Spinach, Bacon, and Mushroom Salad in a Warm Bacon Shallot Vinaigrette

(Inspired by Beyond the Peel’s Wilted Spinach Salad with Bacon and a Poached Egg)

Ingredients

For the vinaigrette:

  • 1/8 cup olive oil
  • 1/8 cup warm bacon drippings (reserved from cooking bacon)
  • 1/4 cup balsamic vinegar
  • 1 tablespoon shallot, finely diced
  • 1 teaspoon dijon mustard
  • Pinch of salt and pepper

For the salad:

  • 8 slices bacon (use applewood smoked bacon, if available)
  • 2 cups baby bella (cremini) mushrooms, sliced
  • 1/2 tablespoon butter
  • 8 cups baby spinach
  • 4 eggs

Directions

Cook the bacon according to package directions. Reserve the bacon drippings for the vinaigrette. Once cool, crumble or chop the bacon into small pieces.

To prepare the vinaigrette: Whisk together the warm bacon drippings with the olive oil, balsamic vinegar, shallot, mustard, salt and pepper until blended. The vinaigrette will get firm when cooled (from the bacon drippings). Microwave for a few seconds to warm and loosen the dressing.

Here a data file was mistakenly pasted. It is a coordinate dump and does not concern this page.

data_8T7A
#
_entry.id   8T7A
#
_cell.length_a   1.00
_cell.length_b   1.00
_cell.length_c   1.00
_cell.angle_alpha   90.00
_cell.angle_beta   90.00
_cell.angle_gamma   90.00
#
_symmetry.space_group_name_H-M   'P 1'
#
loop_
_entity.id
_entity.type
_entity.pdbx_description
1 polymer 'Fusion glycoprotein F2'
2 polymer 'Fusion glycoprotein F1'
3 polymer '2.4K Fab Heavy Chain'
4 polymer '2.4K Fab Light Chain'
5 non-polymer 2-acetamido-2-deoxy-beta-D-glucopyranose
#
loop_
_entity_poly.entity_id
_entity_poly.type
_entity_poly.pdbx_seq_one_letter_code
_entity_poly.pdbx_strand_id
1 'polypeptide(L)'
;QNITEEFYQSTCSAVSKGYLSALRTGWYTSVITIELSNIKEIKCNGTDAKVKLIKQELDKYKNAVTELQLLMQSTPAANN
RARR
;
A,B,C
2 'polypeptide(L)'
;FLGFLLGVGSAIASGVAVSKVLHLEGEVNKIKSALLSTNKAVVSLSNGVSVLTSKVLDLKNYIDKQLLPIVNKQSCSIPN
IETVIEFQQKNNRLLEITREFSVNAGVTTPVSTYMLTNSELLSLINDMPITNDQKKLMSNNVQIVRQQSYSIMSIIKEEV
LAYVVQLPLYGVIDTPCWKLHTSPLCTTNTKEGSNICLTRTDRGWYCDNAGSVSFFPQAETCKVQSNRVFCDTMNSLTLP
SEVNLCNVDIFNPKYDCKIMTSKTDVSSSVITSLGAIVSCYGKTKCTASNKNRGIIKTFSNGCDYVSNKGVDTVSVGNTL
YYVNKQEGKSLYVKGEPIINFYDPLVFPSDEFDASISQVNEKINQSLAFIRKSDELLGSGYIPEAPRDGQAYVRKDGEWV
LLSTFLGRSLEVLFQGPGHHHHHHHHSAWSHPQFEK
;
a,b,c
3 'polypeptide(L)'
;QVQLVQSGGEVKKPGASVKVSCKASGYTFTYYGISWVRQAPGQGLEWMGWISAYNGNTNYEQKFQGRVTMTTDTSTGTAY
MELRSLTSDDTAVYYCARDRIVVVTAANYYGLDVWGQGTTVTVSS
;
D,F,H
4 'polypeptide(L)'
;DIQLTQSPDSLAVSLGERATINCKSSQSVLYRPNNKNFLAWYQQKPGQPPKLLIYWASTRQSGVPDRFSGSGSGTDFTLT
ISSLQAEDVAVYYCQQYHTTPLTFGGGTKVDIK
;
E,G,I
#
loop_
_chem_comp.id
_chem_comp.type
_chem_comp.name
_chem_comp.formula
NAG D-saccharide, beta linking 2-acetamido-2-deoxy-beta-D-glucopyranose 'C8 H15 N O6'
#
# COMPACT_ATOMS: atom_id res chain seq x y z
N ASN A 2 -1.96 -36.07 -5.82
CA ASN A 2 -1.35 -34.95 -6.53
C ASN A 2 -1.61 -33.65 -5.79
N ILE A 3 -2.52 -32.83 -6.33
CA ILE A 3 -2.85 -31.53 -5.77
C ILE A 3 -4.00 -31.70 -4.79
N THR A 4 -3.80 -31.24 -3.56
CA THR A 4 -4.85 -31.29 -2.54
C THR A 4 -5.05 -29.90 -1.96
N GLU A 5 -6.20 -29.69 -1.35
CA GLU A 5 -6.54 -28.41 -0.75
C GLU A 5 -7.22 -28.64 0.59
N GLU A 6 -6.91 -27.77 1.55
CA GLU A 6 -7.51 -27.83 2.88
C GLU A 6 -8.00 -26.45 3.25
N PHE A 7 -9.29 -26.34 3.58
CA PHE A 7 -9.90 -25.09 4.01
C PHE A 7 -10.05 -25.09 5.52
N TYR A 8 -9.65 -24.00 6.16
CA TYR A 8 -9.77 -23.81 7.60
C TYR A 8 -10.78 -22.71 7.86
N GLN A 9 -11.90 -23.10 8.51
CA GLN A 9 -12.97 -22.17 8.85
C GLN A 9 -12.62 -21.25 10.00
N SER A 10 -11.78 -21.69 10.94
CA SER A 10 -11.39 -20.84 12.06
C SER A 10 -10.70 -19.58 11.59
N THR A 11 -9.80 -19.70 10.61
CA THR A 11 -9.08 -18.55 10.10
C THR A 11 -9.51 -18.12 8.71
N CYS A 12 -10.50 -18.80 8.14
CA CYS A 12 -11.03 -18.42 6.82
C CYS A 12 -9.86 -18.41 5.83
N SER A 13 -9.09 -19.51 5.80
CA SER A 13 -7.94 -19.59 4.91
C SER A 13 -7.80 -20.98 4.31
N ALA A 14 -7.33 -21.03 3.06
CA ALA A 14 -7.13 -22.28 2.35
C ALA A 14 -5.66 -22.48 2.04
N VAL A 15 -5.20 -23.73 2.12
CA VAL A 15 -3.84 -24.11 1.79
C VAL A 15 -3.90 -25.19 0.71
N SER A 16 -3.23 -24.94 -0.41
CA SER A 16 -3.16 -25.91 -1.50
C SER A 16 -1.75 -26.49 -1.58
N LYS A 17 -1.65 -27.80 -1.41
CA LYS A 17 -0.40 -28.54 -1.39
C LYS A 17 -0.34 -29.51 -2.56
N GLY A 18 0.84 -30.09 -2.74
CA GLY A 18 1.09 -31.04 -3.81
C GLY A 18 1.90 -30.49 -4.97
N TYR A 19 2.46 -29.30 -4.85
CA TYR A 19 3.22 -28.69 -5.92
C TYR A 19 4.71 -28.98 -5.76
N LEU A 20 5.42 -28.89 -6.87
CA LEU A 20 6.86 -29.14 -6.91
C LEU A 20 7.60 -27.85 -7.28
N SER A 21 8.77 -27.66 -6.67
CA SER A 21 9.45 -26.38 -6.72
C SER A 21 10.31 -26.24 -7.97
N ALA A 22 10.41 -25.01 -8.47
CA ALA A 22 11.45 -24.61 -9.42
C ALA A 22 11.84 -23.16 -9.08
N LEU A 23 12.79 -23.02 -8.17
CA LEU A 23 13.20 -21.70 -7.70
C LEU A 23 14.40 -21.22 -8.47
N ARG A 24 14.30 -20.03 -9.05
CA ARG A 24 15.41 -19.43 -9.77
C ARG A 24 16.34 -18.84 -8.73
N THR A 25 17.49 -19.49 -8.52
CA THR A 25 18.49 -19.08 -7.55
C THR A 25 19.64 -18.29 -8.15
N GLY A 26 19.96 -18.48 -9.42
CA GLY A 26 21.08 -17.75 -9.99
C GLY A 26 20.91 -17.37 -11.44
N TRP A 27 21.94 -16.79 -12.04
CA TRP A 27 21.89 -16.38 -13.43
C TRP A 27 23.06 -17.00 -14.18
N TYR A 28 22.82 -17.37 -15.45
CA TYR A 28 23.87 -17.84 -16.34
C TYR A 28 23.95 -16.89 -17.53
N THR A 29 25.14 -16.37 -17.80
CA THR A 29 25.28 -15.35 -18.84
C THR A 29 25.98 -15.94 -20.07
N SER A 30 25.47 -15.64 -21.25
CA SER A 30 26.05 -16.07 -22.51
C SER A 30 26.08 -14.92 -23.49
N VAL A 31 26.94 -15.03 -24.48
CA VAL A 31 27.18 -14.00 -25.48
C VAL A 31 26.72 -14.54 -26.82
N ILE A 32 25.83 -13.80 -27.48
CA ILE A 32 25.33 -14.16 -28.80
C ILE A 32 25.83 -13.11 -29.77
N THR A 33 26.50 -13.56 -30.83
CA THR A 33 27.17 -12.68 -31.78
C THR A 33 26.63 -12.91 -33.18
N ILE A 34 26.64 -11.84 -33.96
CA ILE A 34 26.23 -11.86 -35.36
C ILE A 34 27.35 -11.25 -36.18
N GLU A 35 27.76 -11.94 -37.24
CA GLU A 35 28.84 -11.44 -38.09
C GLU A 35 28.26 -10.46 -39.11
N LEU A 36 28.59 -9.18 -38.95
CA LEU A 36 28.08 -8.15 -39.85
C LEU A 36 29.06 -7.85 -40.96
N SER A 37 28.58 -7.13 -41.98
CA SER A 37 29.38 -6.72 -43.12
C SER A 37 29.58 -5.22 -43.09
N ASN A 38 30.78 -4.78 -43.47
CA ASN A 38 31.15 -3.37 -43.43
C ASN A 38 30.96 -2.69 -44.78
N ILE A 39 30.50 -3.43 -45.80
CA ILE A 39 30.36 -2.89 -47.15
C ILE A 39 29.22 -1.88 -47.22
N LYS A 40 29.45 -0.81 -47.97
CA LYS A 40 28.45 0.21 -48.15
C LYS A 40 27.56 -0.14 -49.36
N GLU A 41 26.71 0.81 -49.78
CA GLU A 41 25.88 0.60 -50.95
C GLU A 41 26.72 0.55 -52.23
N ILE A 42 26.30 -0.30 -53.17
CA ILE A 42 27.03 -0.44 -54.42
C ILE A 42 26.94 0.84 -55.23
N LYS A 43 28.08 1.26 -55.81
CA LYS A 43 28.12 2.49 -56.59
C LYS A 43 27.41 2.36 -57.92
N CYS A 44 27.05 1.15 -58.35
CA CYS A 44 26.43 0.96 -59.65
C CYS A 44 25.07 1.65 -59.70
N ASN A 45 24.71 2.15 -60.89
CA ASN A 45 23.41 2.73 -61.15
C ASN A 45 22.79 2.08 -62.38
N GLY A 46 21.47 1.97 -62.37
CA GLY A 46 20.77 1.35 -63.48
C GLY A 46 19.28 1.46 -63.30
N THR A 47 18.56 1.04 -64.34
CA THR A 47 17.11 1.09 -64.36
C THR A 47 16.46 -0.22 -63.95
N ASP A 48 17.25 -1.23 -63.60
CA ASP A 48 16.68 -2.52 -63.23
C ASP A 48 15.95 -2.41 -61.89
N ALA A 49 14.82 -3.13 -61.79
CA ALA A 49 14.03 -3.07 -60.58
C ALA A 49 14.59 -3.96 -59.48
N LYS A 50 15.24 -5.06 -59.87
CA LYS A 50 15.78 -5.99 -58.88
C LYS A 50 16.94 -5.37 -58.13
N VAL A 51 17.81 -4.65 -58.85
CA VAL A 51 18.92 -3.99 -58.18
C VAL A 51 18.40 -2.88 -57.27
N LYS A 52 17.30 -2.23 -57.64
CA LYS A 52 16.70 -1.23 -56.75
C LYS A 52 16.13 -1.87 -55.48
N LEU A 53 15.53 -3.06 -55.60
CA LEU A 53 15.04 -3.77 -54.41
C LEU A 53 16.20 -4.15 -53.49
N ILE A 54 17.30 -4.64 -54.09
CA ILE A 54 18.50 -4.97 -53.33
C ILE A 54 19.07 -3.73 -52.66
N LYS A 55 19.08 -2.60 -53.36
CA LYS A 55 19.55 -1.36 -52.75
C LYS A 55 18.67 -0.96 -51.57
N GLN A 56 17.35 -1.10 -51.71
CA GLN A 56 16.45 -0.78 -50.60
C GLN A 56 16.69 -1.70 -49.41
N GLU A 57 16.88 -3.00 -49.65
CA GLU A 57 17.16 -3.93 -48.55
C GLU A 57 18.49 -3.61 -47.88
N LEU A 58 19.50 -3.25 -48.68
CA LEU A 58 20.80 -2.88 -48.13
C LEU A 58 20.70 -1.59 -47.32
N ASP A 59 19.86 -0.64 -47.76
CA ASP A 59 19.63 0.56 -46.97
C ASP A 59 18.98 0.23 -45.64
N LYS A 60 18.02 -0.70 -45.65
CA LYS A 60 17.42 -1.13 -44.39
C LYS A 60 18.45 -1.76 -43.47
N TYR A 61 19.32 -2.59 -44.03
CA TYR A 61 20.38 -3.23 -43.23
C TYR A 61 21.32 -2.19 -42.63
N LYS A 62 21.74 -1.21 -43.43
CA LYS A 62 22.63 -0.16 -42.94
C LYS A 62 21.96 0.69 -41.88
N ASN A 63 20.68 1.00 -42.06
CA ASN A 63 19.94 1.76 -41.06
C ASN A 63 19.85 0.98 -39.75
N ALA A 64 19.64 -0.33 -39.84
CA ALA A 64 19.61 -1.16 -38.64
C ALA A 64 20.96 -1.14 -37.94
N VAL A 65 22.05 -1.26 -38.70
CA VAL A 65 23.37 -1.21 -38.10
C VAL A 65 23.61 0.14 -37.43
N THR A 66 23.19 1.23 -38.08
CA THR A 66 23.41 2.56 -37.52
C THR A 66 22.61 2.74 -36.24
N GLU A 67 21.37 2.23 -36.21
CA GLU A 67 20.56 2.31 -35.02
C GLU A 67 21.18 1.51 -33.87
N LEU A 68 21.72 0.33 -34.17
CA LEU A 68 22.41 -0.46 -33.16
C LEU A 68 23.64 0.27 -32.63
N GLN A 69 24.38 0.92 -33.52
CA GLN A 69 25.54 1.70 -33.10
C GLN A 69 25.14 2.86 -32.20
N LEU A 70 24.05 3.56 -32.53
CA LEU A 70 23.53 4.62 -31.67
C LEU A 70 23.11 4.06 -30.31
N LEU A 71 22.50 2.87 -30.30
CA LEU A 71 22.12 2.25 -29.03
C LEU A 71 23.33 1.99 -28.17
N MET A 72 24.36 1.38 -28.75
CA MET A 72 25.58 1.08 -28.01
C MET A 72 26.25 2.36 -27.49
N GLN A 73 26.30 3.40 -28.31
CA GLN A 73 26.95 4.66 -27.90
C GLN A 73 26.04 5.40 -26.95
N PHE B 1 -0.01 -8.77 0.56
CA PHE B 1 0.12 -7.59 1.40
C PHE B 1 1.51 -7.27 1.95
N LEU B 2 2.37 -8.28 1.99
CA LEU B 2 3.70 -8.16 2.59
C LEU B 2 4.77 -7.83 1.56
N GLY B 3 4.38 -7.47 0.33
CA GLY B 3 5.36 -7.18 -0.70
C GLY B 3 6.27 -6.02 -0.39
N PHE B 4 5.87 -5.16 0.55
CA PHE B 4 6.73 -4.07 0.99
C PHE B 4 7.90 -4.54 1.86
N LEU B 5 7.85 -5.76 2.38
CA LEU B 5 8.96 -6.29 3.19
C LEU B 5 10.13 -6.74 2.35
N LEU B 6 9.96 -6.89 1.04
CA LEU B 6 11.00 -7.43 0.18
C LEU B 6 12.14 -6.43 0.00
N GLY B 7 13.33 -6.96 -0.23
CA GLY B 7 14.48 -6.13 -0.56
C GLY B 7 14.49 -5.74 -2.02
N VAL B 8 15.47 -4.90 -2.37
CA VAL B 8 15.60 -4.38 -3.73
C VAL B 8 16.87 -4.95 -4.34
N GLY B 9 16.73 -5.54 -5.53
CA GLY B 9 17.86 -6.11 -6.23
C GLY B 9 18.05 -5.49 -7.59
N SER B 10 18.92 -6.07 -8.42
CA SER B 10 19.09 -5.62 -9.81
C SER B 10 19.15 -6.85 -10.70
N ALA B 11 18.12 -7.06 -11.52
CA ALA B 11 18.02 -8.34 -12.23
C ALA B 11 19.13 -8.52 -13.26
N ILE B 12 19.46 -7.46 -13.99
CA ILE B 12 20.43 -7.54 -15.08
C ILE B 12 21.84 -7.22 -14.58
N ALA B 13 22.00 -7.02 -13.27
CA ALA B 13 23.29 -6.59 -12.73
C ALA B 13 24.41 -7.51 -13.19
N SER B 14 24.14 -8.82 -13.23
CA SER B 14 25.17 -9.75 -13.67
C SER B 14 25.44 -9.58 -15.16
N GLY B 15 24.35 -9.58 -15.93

To prepare the mushrooms: Heat the butter in a pan over medium heat. Add the mushrooms and cook for about 7-10 minutes, stirring frequently, until tender and slightly golden. Season with a pinch of salt and pepper.

To assemble the salads: Place about 2 cups of baby spinach on each plate. Scatter the bacon and mushrooms over the spinach. Just before serving, fry an egg to your preferred doneness (I prefer over-medium…well-cooked white, runny yolk.) Place the fried egg over the salad. Drizzle with a bit of the vinaigrette.

Makes 4 Salads

Diet Update: 16 pounds down and staying the course…only 6 pounds away from my first major goal!

Fishy Friday – Lenten Round-Up